Review - Hadrian's Wall #1 (@ImageComics)

"No, that's wrong."

Space exploration is a wondrous notion, but the execution leaves something to be desired at times. Establishing footholds in space brings with it people and people bring with them emotions. Emotions, people and space are all topics in Hadrian's Wall #1 from Image Comics. The issue is written by Kyle Higgins and Alex Siegel, illustrated by Rod Reis and lettered by Troy Peteri.

When an astronaut on HADRIAN’S WALL is murdered, pill-popping detective Simon Moore is dispatched to investigate the ship’s crew… including his own ex-wife. But if Simon's not careful, what he finds could make the interstellar Cold War go red hot.

The alternate future in Hadrian's Wall #1 provides a great backdrop for Simon's investigation of the murder. That setting is drawn upon by Higgins and Siegel to facilitate a world that's recovering from distrust amongst countries that seeps its way down to the individual citizens. Higgins and Siegel perform strongly in terms of patiently building up Simon's backstory along these societal lines and how they influence the current events. Simon isn't exactly a good guy (and his motivations are a little vindictive), yet Higgins and Siegel portray him in a way that makes the reader want to root for him at least somewhat. The dialogue feels pretty natural as it provides even exchanges that inform the reader without offering information dumps.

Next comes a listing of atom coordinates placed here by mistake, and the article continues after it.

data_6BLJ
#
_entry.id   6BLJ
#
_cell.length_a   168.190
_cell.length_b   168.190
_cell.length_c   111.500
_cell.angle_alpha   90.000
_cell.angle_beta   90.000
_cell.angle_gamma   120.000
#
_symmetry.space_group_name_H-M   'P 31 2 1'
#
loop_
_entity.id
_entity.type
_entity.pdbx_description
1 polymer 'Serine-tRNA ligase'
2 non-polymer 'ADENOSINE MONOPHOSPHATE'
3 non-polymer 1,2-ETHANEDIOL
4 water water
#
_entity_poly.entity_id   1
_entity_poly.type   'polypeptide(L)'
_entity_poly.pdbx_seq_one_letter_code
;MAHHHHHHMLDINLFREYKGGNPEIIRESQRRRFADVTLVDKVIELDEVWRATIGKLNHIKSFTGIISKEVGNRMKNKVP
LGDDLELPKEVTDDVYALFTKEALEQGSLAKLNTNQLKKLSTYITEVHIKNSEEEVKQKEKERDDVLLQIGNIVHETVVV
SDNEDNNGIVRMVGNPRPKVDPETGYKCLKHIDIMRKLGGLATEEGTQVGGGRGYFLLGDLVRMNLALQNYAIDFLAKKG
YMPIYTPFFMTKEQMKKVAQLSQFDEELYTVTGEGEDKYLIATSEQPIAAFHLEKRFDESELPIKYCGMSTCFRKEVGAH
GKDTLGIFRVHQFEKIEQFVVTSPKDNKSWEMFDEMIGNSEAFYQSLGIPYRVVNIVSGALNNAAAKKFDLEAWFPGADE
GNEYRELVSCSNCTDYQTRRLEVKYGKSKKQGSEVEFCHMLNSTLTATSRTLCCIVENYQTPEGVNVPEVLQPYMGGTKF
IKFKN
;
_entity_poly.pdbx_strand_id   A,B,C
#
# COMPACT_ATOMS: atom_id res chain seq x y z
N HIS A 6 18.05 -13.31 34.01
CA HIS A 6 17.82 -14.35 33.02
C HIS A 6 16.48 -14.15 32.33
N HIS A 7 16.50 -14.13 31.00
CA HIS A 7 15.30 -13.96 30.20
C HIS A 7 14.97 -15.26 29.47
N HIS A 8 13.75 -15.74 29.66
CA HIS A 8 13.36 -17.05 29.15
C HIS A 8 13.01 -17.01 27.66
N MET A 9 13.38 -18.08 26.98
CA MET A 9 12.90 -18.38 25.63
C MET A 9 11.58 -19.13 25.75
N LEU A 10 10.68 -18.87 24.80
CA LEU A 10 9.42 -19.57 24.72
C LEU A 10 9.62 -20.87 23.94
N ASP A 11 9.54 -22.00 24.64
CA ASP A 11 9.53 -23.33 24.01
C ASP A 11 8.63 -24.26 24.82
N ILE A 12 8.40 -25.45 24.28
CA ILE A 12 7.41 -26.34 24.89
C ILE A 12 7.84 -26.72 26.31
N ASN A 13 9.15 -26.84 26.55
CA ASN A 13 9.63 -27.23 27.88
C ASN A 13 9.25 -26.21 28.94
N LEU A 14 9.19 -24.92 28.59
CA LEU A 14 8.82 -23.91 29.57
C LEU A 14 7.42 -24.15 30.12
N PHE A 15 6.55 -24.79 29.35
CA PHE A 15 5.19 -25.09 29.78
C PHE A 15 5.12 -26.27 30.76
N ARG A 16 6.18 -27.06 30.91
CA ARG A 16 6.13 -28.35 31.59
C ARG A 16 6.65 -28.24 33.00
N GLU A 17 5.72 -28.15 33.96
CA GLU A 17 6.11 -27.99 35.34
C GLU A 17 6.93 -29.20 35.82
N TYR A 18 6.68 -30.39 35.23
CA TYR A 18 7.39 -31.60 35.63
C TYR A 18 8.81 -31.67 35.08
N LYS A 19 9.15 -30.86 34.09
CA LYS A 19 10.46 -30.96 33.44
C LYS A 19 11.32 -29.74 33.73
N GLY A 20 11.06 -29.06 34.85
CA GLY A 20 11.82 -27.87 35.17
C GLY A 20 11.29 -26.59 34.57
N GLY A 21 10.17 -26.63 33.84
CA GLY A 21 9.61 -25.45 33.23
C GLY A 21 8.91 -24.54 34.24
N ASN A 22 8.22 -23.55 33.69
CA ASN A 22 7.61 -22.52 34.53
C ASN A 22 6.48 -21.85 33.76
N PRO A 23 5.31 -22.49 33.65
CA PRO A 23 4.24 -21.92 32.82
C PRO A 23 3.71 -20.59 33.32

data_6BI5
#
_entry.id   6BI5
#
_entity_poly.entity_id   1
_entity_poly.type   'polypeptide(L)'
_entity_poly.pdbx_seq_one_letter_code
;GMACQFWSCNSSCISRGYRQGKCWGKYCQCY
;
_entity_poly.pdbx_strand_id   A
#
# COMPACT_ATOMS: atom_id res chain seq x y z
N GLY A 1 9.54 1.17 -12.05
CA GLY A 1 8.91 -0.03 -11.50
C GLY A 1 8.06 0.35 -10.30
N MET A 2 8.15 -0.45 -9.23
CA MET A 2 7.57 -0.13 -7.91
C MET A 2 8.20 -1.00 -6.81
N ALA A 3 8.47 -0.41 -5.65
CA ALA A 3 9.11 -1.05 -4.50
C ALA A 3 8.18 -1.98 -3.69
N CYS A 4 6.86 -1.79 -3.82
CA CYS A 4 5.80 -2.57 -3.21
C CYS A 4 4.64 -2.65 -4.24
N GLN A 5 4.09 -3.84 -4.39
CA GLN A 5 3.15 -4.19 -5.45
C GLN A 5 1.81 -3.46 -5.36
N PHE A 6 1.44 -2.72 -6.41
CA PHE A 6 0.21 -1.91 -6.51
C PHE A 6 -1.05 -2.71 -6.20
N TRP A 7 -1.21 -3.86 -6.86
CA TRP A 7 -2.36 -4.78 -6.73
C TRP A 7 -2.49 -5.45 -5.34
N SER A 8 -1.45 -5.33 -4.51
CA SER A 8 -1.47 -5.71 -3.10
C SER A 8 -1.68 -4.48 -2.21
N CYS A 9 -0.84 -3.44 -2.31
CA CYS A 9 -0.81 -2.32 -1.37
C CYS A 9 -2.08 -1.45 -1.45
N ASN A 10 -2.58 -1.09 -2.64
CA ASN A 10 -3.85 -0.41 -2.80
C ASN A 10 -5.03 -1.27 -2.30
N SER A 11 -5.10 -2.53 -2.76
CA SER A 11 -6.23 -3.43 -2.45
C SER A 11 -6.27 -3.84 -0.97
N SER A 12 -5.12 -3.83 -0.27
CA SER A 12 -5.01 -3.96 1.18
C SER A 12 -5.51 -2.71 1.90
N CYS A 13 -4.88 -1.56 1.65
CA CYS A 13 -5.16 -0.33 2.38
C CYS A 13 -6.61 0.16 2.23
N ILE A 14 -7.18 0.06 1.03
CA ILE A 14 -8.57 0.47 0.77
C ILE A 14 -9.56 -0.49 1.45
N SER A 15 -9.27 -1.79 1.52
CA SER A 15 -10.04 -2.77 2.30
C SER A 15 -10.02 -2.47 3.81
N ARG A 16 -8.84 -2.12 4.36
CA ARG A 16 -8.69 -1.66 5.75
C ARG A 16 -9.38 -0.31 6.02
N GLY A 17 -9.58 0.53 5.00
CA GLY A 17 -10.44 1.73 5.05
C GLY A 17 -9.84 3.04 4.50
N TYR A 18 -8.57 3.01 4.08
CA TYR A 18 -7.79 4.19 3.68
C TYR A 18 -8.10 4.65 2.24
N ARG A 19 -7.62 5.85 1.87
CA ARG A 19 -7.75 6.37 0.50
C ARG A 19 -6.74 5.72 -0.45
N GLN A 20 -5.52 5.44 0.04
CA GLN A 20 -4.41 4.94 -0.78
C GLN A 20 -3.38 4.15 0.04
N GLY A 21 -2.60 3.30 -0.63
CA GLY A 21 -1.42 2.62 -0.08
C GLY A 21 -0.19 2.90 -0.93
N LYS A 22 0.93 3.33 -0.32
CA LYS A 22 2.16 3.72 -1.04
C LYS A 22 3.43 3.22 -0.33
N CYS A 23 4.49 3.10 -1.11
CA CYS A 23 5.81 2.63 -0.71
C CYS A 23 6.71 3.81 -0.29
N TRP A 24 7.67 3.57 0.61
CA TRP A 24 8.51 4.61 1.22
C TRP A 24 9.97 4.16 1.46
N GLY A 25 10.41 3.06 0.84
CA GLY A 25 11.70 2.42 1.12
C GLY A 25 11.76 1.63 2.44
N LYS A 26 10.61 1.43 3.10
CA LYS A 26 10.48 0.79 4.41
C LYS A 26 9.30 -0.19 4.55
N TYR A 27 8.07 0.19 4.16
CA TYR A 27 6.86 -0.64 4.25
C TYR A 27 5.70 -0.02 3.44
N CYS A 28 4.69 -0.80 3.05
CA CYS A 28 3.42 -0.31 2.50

The illustrations in Hadrian's Wall #1 are pretty simple in their presentation. Reis' style is detached and staggered, laying out the characters as rigid forms against sparse backdrops. Each character dominates their respective panels as Reis stages them in ways that are established. This approach taps into the isolation of space well and reminds the reader in every panel how alone people really are. The colors are pretty washed out through the book and feature predominantly blacks and blues.

Hadrian's Wall #1 is a fascinating murder mystery set in space. There are plenty of twists and turns as Simon investigates the case, promising the reader some unexpected aspects that make for an interesting whodunnit. Higgins and Siegel are very concise in their narrative, delivering very deliberate dialogue and pacing throughout. The illustrations by Reis are ethereal and buoy the culture presented in the series. Hadrian's Wall #1 is a solid first issue that gets the ball rolling on a fascinating tale.

Hadrian's Wall #1 is in stores August 22.